Nanoporous carbons: Our group uses high surface area carbons (1500-2500 m2/g) as electrodes which possess majority of pores in the range of 1 nm making them ideal for charge storage. The electronic conductivity of these carbons is fairly high which assists in cycling at very high rates (time constant, τ < 1s). The surface functional groups on carbon electrodes generated during long-term charge/discharge cause performance decay. We implement various strategies from porosity tuning to pretreatment of electrodes in order to maintain their physicochemical and electrochemical stability.
Eco-friendly electrolytes: Up to 35 wt.% of a supercapacitor consists of electrolyte. We use environmentally friendly and green electrolytes from diluted aqueous electrolytes to water-in-salt electrolytes as well as deep eutectic solutions, all from low-cost chemicals. The selection rule for electrolyte is high ionic conductivity, low viscosity and excellent dielectric properties.
Hybrid supercapacitors: Hybrid supercapacitors are used where high power is required, such as uninterruptible power supply (UPS), automotive hybridizations and backup applications. In hybrid supercapacitors, one electrode is made to performance like a battery while keeping the other electrode as electric double-layer (EDL) charge storage. This helps to enhance the energy density. Our group takes advantage of highly reversible iodine electrochemistry to in situ generate a battery electrode from nanoporous carbon materials. The high surface area and narrow pore size distribution helps to store large quantities of iodine in the nanopores making it a high capacity electrode, and overall high energy density hybrid SCs.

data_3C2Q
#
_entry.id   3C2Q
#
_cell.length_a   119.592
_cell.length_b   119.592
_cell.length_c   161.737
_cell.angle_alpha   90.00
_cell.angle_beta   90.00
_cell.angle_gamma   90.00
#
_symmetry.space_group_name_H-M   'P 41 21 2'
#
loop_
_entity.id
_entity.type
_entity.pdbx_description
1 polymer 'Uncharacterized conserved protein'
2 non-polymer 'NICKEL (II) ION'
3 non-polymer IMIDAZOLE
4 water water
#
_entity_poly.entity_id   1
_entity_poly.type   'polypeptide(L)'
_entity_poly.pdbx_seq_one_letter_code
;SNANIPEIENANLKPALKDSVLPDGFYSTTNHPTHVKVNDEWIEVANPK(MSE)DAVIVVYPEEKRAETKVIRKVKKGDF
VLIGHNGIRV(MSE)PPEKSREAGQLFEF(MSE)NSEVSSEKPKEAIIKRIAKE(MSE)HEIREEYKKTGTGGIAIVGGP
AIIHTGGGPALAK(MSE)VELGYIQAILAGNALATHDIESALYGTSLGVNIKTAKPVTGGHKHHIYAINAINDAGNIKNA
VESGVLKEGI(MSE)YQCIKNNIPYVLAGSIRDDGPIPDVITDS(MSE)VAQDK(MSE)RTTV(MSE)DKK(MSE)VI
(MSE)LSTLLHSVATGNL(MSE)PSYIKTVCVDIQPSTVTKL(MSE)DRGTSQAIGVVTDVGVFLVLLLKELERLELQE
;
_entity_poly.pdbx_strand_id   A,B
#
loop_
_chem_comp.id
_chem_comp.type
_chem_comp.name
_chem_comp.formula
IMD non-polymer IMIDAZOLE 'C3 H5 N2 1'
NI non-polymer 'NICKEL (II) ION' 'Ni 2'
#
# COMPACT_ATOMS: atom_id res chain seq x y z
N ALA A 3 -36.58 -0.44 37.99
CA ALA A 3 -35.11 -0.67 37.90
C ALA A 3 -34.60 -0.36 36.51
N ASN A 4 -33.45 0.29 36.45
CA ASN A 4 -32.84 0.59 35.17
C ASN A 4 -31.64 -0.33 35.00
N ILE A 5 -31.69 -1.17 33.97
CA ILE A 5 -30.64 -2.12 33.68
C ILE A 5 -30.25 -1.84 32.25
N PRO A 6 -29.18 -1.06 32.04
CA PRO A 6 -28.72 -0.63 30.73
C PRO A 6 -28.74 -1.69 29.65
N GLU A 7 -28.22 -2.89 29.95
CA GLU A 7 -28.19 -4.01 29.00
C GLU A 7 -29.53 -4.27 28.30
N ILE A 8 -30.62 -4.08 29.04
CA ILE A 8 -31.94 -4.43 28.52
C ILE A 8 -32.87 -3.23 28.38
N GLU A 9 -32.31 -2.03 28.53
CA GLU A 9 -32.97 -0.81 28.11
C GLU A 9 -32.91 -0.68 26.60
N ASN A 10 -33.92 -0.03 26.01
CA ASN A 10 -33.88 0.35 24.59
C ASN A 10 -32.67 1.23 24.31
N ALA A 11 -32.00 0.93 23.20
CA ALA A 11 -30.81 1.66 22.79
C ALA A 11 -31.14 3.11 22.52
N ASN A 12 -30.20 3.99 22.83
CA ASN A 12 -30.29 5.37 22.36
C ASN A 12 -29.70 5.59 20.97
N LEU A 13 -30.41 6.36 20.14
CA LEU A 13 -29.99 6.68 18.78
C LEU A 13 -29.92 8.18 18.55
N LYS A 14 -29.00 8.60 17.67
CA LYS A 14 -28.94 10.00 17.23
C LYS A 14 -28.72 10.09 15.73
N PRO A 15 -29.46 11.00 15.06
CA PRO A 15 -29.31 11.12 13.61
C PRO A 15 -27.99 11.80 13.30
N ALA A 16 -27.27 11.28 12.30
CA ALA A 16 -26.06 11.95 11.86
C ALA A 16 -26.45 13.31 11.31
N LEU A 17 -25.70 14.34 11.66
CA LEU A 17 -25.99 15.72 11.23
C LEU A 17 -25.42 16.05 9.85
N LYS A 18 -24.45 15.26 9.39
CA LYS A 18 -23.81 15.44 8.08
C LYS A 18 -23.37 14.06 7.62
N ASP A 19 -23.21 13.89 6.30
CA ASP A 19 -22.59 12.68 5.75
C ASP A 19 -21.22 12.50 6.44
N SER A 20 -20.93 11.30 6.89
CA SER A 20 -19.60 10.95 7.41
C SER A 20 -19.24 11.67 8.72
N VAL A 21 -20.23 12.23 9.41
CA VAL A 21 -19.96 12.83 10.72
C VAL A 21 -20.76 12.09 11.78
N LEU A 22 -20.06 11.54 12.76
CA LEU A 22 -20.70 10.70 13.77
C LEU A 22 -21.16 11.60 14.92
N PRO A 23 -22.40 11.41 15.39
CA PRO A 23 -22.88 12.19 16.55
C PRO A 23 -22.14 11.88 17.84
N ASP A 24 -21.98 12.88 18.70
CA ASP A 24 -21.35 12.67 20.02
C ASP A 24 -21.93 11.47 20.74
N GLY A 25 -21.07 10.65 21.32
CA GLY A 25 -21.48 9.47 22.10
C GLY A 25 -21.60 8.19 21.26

Electric double-layer capacitors (EDLCs): In an EDLC, both positive and negative electrodes store charges at the EDL. Since the charge storage is physical, the output power in EDLCs is quite high in the range 5-10 kW/kg. We use highly stable ionic liquids as electrolytes to produce EDLCs and test their life cycle under harsh climatic conditions (+60°C to -40°C).
Prototypes: To produce pouch cells, the carbon material in homogenous slurry form is applied to the current collector (Al or stainless steel) foil. The electrode is calendared after preliminary drying and then moisture is removed by extensive drying at 100°C for several hours. The coated electrodes are coupled together to produce pouch cells in the size of 10 x 10 cm2. Our work stations can test both single and stacked pouch cells up to a current range of 10 A.
Dr. techn. habil. Qamar Abbas
Institute for Chemistry and Technology of Materials
Phone: +43 (0)316 873-32357
FWF funded List-Meitner Fellowship 2019-2021
EPU ERA-NET 2020-2021
FFG funded ECOCAPS 2021-2025